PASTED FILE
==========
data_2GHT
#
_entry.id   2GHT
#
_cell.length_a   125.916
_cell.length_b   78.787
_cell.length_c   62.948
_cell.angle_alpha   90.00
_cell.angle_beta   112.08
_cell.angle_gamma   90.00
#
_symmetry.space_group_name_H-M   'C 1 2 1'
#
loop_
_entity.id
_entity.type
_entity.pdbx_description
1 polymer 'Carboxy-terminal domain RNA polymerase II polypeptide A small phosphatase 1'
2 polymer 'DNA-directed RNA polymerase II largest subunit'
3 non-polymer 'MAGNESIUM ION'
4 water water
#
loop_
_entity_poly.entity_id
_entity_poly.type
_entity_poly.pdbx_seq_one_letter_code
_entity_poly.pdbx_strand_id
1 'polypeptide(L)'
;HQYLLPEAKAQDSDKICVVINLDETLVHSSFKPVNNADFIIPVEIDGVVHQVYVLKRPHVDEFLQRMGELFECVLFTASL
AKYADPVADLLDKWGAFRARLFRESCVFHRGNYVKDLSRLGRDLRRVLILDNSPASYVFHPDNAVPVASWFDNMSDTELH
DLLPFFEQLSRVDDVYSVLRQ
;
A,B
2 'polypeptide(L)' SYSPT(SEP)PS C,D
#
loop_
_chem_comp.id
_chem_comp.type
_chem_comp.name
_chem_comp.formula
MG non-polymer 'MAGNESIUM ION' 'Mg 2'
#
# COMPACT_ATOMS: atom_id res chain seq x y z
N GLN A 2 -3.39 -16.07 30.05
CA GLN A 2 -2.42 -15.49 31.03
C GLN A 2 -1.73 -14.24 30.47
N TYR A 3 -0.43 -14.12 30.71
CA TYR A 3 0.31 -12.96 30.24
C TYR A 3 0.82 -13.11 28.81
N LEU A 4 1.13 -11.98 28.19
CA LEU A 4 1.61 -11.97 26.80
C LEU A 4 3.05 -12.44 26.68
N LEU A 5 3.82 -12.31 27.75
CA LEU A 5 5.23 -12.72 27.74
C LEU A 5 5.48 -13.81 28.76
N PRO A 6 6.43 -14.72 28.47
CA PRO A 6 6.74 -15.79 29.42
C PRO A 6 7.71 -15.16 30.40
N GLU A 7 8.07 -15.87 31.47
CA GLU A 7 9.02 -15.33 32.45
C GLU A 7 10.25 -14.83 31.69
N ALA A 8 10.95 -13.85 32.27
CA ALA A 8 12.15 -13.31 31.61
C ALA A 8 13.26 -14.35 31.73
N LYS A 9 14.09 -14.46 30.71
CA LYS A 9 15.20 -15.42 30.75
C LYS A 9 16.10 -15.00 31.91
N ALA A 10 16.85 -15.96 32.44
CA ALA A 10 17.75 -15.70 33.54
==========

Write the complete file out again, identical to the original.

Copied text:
data_2GHT
#
_entry.id   2GHT
#
_cell.length_a   125.916
_cell.length_b   78.787
_cell.length_c   62.948
_cell.angle_alpha   90.00
_cell.angle_beta   112.08
_cell.angle_gamma   90.00
#
_symmetry.space_group_name_H-M   'C 1 2 1'
#
loop_
_entity.id
_entity.type
_entity.pdbx_description
1 polymer 'Carboxy-terminal domain RNA polymerase II polypeptide A small phosphatase 1'
2 polymer 'DNA-directed RNA polymerase II largest subunit'
3 non-polymer 'MAGNESIUM ION'
4 water water
#
loop_
_entity_poly.entity_id
_entity_poly.type
_entity_poly.pdbx_seq_one_letter_code
_entity_poly.pdbx_strand_id
1 'polypeptide(L)'
;HQYLLPEAKAQDSDKICVVINLDETLVHSSFKPVNNADFIIPVEIDGVVHQVYVLKRPHVDEFLQRMGELFECVLFTASL
AKYADPVADLLDKWGAFRARLFRESCVFHRGNYVKDLSRLGRDLRRVLILDNSPASYVFHPDNAVPVASWFDNMSDTELH
DLLPFFEQLSRVDDVYSVLRQ
;
A,B
2 'polypeptide(L)' SYSPT(SEP)PS C,D
#
loop_
_chem_comp.id
_chem_comp.type
_chem_comp.name
_chem_comp.formula
MG non-polymer 'MAGNESIUM ION' 'Mg 2'
#
# COMPACT_ATOMS: atom_id res chain seq x y z
N GLN A 2 -3.39 -16.07 30.05
CA GLN A 2 -2.42 -15.49 31.03
C GLN A 2 -1.73 -14.24 30.47
N TYR A 3 -0.43 -14.12 30.71
CA TYR A 3 0.31 -12.96 30.24
C TYR A 3 0.82 -13.11 28.81
N LEU A 4 1.13 -11.98 28.19
CA LEU A 4 1.61 -11.97 26.80
C LEU A 4 3.05 -12.44 26.68
N LEU A 5 3.82 -12.31 27.75
CA LEU A 5 5.23 -12.72 27.74
C LEU A 5 5.48 -13.81 28.76
N PRO A 6 6.43 -14.72 28.47
CA PRO A 6 6.74 -15.79 29.42
C PRO A 6 7.71 -15.16 30.40
N GLU A 7 8.07 -15.87 31.47
CA GLU A 7 9.02 -15.33 32.45
C GLU A 7 10.25 -14.83 31.69
N ALA A 8 10.95 -13.85 32.27
CA ALA A 8 12.15 -13.31 31.61
C ALA A 8 13.26 -14.35 31.73
N LYS A 9 14.09 -14.46 30.71
CA LYS A 9 15.20 -15.42 30.75
C LYS A 9 16.10 -15.00 31.91
N ALA A 10 16.85 -15.96 32.44
CA ALA A 10 17.75 -15.70 33.54